These photographs show the simulator in action and were taken inside our Launch Control Post by our friend Andy McReady (2015)
Technical Supervisor's Display
The Run-up Fault Display indicates 8 missiles fully prepared and selected for firing. All missiles are fault free.

Radar tracking a non-jamming target. The Doppler frequency is quite low, so it's probably a crossing target. The jamming centre display is centred and the jamming history line is flat, which indicates that there is no offset jammer present on this engagement.

Engagement Controller's Display
The display shows a tracked target with the target vector indicating the current target position, track and predicted position at interception. The adjacent data block lists current bearing, range, height, track and speed.

This photo was taken shortly after a successful interception. The ghostly wideband noise is a signature of the warhead burst. The target doppler spike is widening and decelerating, indicating that the target is breaking up.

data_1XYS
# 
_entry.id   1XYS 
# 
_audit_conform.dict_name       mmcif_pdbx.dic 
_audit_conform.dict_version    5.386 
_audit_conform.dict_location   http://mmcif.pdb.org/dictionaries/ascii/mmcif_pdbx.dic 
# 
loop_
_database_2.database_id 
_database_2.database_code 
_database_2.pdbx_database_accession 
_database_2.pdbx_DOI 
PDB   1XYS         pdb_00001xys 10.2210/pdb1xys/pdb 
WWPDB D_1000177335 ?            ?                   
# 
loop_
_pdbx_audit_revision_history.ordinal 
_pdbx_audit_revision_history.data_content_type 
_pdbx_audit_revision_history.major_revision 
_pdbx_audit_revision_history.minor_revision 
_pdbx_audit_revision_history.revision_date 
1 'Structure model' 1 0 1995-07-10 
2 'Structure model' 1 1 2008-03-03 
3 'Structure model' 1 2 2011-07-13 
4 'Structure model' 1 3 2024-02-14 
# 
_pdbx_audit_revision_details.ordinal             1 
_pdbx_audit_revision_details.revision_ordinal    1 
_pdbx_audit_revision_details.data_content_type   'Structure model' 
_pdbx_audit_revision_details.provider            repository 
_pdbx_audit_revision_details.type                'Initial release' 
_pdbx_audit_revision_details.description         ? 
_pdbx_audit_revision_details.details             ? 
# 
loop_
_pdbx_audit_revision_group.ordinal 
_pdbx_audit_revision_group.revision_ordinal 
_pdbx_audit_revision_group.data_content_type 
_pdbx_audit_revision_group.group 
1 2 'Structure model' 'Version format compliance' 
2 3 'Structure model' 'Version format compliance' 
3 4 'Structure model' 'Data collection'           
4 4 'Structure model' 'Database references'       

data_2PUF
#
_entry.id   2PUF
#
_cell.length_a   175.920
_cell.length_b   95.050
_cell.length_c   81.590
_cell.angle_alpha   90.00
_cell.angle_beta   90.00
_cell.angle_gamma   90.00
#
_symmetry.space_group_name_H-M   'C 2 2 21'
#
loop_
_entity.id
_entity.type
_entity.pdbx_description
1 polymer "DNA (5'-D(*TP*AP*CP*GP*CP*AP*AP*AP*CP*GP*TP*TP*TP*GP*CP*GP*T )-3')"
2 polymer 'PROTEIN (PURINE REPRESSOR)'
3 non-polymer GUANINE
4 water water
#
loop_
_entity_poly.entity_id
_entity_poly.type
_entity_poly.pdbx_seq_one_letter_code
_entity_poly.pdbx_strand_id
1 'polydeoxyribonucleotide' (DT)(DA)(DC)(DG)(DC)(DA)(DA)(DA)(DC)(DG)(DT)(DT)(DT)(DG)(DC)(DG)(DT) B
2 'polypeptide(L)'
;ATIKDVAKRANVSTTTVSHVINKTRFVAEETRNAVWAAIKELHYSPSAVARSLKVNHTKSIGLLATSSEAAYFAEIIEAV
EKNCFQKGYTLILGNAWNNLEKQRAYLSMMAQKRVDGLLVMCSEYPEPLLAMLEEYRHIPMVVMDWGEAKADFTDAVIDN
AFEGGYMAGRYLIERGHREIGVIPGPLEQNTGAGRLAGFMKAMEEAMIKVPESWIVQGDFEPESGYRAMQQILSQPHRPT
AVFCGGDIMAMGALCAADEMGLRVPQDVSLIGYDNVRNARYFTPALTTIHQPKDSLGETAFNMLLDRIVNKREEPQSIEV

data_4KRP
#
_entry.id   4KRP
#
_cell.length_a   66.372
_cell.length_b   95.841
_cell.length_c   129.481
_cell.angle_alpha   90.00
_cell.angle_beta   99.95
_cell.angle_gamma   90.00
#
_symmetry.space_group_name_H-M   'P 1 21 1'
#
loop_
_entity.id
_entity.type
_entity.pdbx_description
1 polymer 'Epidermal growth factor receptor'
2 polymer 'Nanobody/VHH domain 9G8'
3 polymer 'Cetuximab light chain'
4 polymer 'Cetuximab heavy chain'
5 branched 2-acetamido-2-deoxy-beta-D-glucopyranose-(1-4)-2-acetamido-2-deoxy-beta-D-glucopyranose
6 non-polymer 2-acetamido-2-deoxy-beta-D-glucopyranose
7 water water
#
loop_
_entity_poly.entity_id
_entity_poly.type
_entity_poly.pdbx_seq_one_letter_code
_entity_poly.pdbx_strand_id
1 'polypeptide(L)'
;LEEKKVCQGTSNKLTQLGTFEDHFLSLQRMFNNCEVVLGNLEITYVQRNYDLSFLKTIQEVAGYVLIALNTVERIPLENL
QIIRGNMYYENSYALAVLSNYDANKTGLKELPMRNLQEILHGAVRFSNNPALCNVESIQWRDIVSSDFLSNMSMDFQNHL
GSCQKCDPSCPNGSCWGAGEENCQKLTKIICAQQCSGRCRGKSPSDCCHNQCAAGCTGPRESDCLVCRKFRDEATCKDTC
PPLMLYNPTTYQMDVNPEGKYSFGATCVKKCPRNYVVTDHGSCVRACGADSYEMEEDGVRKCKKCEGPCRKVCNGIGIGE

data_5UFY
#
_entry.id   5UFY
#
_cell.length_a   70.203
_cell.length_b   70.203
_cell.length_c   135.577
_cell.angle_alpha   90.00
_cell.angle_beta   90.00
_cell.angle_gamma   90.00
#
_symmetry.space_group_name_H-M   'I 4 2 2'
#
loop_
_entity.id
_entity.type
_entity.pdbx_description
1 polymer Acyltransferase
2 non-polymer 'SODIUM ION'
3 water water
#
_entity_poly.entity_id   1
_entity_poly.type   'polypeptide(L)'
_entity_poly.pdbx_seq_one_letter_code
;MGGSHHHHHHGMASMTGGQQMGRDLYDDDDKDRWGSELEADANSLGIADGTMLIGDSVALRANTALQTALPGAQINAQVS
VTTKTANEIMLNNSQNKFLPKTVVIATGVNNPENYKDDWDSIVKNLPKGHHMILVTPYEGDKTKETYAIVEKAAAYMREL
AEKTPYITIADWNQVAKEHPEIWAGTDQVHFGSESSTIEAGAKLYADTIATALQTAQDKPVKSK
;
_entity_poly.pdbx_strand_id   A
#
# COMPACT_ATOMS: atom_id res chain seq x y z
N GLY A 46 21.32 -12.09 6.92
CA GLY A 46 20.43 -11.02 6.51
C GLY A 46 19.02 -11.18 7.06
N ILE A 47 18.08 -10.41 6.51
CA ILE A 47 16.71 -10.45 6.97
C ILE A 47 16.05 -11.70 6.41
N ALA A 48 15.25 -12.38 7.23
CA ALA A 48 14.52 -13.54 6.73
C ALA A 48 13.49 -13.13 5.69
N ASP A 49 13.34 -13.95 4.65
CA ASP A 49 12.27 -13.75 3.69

Jamming Assessment Display with three different jamming threats
The radar has lost lock on a receding target using swept repeater jamming. The real target return looks to be at about -14kHz.

Again, this is a receding target using swept repeater jamming. The real target return (skin echo) is at about -14kHz and the repeater is sweeping a narrow band centred on about -35kHz. It looks like the radar is tracking intermittently on the repeater. In normal circumstances, the E.C. would break lock on the repeater and re-acquire the skin echo.
Engagement Controller's Keyboard with tracker ball